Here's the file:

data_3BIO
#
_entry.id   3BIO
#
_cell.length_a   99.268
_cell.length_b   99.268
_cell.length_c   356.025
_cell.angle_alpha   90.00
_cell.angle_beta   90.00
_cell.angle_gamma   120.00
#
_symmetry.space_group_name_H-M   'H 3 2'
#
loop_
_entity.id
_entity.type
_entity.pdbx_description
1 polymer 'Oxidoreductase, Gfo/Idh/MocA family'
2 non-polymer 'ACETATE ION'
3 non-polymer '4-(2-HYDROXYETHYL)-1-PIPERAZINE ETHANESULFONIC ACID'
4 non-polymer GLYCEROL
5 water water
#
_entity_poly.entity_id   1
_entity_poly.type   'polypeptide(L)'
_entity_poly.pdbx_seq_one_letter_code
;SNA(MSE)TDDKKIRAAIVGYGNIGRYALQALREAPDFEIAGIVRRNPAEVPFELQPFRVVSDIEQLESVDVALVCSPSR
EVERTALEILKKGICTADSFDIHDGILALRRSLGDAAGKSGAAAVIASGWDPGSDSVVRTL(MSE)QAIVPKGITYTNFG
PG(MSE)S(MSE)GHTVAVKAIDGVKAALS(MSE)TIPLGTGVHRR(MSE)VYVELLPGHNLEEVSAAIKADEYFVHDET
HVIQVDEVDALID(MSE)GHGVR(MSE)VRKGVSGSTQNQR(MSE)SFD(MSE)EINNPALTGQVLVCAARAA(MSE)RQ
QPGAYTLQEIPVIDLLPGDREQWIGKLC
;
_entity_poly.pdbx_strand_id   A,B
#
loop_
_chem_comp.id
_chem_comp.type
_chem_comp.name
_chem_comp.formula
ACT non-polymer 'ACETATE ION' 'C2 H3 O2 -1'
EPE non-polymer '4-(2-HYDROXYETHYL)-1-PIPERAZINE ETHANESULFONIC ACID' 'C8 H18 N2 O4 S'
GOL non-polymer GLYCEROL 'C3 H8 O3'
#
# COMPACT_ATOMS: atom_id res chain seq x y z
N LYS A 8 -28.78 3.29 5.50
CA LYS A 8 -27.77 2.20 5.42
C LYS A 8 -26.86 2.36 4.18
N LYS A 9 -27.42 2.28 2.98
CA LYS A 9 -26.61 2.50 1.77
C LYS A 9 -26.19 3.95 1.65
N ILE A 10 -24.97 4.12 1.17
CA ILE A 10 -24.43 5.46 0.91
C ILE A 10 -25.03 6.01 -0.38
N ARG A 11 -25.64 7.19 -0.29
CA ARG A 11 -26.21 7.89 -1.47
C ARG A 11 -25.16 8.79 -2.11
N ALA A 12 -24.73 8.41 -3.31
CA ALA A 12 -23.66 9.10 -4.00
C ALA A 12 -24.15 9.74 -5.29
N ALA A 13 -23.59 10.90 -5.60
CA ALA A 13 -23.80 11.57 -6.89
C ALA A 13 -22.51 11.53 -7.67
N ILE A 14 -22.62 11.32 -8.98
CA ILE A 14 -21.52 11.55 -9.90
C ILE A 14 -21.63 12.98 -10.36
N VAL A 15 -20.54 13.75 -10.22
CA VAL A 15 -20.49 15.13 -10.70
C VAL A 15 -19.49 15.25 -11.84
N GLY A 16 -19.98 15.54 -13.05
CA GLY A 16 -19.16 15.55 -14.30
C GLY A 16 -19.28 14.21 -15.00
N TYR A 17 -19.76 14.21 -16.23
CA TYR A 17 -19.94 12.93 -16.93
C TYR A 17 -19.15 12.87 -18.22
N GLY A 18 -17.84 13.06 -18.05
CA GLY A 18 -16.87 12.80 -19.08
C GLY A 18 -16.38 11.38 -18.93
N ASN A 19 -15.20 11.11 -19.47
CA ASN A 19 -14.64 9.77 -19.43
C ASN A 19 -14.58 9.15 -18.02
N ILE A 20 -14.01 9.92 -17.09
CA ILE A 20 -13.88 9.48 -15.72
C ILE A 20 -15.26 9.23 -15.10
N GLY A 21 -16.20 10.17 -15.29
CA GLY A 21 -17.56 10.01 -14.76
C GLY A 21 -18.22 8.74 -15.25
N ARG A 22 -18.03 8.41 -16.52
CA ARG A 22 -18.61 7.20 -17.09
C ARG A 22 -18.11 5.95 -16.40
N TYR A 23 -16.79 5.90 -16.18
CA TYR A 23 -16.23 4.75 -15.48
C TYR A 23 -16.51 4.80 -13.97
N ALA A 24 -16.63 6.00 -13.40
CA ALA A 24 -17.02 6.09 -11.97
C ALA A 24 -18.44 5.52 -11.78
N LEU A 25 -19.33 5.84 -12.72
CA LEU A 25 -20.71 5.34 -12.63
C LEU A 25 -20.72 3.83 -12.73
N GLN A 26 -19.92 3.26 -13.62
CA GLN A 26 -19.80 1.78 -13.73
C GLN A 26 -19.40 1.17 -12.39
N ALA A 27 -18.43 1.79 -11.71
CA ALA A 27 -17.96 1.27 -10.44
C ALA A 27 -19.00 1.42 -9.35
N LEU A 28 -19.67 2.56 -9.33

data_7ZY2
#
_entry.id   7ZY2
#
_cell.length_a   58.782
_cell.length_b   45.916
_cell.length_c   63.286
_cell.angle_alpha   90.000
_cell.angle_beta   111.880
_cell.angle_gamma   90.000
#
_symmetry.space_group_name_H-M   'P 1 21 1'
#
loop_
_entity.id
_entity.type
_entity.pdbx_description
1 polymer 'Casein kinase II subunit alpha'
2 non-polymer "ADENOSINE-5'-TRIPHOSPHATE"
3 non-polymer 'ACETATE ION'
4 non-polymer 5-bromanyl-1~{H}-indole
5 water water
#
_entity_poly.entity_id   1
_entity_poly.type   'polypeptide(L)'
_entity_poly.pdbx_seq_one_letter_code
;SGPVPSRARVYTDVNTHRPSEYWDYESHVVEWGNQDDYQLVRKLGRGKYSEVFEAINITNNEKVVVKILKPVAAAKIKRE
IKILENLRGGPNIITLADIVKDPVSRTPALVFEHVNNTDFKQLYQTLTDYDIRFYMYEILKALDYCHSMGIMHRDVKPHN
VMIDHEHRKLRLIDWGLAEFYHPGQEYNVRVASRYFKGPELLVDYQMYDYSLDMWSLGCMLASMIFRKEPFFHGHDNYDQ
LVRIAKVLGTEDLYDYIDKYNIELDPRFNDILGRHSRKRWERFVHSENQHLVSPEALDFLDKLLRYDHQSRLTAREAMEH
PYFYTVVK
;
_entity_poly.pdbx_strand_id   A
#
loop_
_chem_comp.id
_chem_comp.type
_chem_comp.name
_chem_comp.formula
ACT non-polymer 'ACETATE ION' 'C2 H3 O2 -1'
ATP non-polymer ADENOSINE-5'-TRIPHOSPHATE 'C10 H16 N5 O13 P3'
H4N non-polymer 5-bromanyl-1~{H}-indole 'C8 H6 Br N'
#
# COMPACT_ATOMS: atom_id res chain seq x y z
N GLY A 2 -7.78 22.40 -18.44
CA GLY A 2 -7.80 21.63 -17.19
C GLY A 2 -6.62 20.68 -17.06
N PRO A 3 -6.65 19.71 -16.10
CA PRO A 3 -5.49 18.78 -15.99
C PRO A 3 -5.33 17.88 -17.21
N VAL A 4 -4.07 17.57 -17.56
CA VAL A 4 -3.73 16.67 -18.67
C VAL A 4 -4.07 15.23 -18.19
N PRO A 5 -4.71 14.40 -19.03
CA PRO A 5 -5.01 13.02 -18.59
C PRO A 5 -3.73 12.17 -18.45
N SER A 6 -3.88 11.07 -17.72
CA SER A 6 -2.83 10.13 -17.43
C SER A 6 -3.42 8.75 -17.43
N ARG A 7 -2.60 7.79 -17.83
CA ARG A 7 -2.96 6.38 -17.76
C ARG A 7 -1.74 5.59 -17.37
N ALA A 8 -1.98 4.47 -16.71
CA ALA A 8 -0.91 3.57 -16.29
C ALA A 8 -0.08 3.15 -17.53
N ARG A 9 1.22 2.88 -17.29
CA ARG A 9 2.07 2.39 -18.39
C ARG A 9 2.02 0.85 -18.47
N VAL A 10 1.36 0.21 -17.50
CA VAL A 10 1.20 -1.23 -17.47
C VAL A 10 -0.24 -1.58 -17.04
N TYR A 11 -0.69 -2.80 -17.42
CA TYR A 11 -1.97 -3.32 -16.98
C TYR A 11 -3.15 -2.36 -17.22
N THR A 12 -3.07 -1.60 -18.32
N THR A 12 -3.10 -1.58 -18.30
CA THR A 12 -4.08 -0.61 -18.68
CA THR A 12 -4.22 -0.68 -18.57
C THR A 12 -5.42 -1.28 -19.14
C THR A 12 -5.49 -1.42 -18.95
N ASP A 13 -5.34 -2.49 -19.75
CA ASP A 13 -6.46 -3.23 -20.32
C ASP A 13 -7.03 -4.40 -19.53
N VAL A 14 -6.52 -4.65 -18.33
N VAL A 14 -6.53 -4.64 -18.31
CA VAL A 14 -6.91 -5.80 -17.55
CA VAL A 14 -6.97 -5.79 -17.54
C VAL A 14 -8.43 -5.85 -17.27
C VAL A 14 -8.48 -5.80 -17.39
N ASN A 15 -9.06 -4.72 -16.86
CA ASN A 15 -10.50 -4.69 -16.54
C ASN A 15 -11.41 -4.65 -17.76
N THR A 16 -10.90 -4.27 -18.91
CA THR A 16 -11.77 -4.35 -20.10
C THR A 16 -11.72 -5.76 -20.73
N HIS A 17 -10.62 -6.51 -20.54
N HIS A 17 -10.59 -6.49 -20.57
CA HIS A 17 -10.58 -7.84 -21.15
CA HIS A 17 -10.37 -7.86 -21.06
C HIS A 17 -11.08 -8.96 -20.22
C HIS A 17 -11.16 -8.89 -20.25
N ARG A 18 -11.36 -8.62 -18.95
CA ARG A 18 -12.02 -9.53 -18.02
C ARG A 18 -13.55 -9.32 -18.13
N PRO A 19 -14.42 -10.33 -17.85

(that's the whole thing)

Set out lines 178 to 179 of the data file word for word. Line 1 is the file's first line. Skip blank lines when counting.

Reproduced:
CA TYR A 11 -1.97 -3.32 -16.98
C TYR A 11 -3.15 -2.36 -17.22